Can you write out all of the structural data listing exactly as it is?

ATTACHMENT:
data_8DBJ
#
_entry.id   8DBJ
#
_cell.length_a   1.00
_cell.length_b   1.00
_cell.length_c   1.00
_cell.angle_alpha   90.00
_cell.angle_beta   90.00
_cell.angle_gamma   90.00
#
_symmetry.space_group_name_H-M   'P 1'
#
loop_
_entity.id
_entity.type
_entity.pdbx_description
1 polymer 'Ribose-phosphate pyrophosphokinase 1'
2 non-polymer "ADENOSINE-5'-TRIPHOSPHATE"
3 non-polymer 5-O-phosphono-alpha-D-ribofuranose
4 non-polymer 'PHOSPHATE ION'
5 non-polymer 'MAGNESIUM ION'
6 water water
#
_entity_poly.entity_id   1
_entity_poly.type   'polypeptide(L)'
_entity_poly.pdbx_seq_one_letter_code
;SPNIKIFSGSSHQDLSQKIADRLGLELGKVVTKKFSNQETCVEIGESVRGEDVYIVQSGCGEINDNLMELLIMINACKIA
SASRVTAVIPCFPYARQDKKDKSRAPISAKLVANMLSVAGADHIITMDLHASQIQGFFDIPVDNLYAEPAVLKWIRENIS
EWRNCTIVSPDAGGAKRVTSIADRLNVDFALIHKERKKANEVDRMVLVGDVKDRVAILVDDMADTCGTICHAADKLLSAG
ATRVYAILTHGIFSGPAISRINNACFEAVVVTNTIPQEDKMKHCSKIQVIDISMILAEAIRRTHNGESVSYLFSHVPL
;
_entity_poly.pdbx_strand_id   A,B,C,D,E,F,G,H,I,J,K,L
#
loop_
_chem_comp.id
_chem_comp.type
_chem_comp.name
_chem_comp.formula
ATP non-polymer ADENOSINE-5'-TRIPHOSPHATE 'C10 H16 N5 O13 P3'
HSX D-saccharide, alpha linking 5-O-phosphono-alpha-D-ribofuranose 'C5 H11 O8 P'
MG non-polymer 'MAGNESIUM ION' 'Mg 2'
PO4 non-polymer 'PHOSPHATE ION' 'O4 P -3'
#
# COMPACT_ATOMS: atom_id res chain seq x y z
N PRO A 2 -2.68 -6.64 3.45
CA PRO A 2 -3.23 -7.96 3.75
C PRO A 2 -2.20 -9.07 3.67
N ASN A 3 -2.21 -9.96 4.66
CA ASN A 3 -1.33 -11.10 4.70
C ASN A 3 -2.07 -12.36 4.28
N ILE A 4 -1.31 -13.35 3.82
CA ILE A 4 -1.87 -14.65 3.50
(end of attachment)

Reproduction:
data_8DBJ
#
_entry.id   8DBJ
#
_cell.length_a   1.00
_cell.length_b   1.00
_cell.length_c   1.00
_cell.angle_alpha   90.00
_cell.angle_beta   90.00
_cell.angle_gamma   90.00
#
_symmetry.space_group_name_H-M   'P 1'
#
loop_
_entity.id
_entity.type
_entity.pdbx_description
1 polymer 'Ribose-phosphate pyrophosphokinase 1'
2 non-polymer "ADENOSINE-5'-TRIPHOSPHATE"
3 non-polymer 5-O-phosphono-alpha-D-ribofuranose
4 non-polymer 'PHOSPHATE ION'
5 non-polymer 'MAGNESIUM ION'
6 water water
#
_entity_poly.entity_id   1
_entity_poly.type   'polypeptide(L)'
_entity_poly.pdbx_seq_one_letter_code
;SPNIKIFSGSSHQDLSQKIADRLGLELGKVVTKKFSNQETCVEIGESVRGEDVYIVQSGCGEINDNLMELLIMINACKIA
SASRVTAVIPCFPYARQDKKDKSRAPISAKLVANMLSVAGADHIITMDLHASQIQGFFDIPVDNLYAEPAVLKWIRENIS
EWRNCTIVSPDAGGAKRVTSIADRLNVDFALIHKERKKANEVDRMVLVGDVKDRVAILVDDMADTCGTICHAADKLLSAG
ATRVYAILTHGIFSGPAISRINNACFEAVVVTNTIPQEDKMKHCSKIQVIDISMILAEAIRRTHNGESVSYLFSHVPL
;
_entity_poly.pdbx_strand_id   A,B,C,D,E,F,G,H,I,J,K,L
#
loop_
_chem_comp.id
_chem_comp.type
_chem_comp.name
_chem_comp.formula
ATP non-polymer ADENOSINE-5'-TRIPHOSPHATE 'C10 H16 N5 O13 P3'
HSX D-saccharide, alpha linking 5-O-phosphono-alpha-D-ribofuranose 'C5 H11 O8 P'
MG non-polymer 'MAGNESIUM ION' 'Mg 2'
PO4 non-polymer 'PHOSPHATE ION' 'O4 P -3'
#
# COMPACT_ATOMS: atom_id res chain seq x y z
N PRO A 2 -2.68 -6.64 3.45
CA PRO A 2 -3.23 -7.96 3.75
C PRO A 2 -2.20 -9.07 3.67
N ASN A 3 -2.21 -9.96 4.66
CA ASN A 3 -1.33 -11.10 4.70
C ASN A 3 -2.07 -12.36 4.28
N ILE A 4 -1.31 -13.35 3.82
CA ILE A 4 -1.87 -14.65 3.50